Wind capacity factors can vary greatly across regions because the output from wind turbines are dependent on the wind resources in the area. A capacity factor measures the amount of electricity actually produced by a generating unit compared to the electrical energy that could have been produced at continuous full power operation. Because the amount of electrical energy produced by a wind turbine varies nonlinearly with wind speed, small changes in wind speed can result in much larger changes in output.

For instance, capacity factors for wind units on the U.S. West Coast for the first five months of this year were consistently below their previous five-year average because wind speeds dropped in California, Oregon and Washington.[i] In January, wind speeds were approximately 20 percent to 45 percent lower than normal for portions of the West Coast, and capacity factors for wind plants in California, Oregon, and Washington were about 50 percent lower than the January average of the previous five years. This is an issue not only for owners and operators of wind farms who depend on output for revenues and income from the federal production tax credit, but also for wind farm investors that depend on output to generate bottom-line performance.[ii]

EIA capacity factors

Source: EIA,

Wind on the U.S. West Coast

At the end of 2009, California, Oregon, and Washington had 6.3 gigawatts of wind capacity and by the end of 2014, they had increased that capacity by an additional 5.3 gigawatts. Wind generation in those three states increased from 12,882 gigawatt hours in 2009 to 28,614 gigawatt hours in 2014—more than double.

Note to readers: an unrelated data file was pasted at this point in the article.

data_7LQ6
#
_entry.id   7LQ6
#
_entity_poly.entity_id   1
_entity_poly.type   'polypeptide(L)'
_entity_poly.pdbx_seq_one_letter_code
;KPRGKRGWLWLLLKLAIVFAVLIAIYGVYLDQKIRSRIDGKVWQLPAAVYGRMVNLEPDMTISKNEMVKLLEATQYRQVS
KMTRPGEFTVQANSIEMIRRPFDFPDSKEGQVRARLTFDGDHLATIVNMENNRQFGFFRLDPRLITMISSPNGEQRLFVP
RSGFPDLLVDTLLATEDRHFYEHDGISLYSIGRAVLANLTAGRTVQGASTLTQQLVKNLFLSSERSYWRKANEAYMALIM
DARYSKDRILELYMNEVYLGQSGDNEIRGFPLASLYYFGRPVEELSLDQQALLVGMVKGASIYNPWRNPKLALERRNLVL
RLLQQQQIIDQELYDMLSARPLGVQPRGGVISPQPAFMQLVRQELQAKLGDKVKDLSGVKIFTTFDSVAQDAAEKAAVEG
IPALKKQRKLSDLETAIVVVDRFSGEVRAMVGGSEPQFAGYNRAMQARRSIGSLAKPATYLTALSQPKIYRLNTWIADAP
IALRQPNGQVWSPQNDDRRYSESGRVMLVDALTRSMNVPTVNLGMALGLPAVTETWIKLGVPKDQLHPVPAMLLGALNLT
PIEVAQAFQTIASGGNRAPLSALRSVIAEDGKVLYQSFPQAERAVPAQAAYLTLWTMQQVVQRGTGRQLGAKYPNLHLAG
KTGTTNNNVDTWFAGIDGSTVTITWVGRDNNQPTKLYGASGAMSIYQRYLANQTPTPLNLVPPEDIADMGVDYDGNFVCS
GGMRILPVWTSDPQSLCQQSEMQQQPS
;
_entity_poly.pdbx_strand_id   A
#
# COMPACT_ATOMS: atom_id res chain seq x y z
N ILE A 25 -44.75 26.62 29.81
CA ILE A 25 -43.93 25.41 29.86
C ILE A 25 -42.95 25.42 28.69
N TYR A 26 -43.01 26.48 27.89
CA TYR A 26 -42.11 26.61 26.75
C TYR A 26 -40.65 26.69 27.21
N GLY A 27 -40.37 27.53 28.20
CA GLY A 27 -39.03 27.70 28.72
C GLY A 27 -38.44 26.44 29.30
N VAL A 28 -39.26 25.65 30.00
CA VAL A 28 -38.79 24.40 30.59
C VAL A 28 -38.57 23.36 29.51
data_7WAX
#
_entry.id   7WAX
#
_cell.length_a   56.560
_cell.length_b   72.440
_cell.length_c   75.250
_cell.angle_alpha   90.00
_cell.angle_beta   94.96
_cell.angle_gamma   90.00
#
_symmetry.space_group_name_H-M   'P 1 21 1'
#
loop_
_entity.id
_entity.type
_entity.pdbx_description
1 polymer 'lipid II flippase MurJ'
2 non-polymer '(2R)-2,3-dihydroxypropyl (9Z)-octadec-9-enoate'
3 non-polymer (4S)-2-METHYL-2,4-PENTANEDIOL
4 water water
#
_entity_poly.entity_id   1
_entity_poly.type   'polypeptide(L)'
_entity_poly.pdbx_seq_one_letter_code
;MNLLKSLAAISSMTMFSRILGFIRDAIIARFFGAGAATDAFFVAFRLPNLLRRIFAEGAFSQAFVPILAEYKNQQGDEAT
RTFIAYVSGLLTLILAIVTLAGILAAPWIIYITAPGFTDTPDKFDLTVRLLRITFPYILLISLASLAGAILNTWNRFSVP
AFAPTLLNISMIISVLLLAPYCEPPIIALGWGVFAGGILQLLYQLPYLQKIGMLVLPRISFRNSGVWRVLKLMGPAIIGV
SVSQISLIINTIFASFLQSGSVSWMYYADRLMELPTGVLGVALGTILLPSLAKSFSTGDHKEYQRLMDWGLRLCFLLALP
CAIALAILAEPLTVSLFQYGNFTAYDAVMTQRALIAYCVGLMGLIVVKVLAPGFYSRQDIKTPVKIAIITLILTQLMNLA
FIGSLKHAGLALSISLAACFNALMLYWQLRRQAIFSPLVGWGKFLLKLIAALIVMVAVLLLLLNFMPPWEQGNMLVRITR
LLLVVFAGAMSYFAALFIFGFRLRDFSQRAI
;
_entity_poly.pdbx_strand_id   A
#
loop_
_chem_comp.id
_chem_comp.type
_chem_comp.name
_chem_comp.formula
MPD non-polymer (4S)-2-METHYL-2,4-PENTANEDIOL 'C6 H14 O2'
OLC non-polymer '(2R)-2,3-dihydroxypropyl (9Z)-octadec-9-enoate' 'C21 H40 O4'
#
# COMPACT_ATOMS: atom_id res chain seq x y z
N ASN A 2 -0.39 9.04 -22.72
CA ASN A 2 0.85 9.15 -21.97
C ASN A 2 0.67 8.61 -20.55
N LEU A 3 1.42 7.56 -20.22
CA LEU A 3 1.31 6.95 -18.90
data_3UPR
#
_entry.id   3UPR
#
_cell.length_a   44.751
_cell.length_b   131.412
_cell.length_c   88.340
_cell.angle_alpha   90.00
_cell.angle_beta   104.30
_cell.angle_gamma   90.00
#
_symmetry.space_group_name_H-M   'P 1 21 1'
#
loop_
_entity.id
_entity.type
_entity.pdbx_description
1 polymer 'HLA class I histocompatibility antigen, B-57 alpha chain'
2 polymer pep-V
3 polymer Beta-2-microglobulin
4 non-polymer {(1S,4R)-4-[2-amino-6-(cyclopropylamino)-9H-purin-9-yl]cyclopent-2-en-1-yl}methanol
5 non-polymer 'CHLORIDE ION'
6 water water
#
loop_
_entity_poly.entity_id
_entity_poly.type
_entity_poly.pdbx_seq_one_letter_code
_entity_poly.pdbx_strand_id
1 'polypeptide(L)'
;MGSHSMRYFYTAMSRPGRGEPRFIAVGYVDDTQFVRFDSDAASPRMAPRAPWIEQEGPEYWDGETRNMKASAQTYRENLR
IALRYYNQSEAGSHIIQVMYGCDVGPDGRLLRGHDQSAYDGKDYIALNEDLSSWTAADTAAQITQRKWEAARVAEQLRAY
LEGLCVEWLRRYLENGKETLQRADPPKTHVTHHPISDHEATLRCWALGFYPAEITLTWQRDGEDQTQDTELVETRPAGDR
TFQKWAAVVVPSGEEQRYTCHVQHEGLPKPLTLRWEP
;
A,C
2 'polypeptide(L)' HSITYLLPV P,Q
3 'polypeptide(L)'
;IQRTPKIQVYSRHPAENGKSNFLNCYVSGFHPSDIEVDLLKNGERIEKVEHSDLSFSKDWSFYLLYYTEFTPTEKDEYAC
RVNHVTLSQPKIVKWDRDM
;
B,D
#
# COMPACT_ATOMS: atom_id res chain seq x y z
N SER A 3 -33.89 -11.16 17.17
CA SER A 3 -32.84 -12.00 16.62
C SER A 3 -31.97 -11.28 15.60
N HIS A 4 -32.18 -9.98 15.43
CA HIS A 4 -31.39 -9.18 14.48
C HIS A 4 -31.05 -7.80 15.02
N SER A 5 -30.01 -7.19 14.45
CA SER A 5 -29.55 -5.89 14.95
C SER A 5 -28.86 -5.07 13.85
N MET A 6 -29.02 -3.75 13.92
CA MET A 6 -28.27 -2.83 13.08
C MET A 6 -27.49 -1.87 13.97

Generally, wind turbine performance on the West Coast this past spring tended to be lower the farther north the turbines are located; wind turbine performance in Washington was more than 25 percent below average levels in March, April, and May. California’s wind turbines seem to have recovered to more normal levels, probably due to its more favorable climate and geography. But, wind turbine performance in Oregon and Washington still remains below 2010 to 2014 levels.

Wind generation varies over different time periods–from sub-hourly to seasonally, reflecting variations in wind speeds. Capacity factors for wind turbines in Oregon and Washington vary much more by month than for wind turbines in California. California’s wind resources and generator output tends to peak during the summer at a time when electricity demand in the state is also relatively high. Grid operators need to be aware of wind turbine performance in their areas in order to schedule other sources of power when wind output is not available. For this reason, forecasting wind power output is important.

monthly capacity EIA

Source: EIA,

Wind Capacity Factors by U.S. State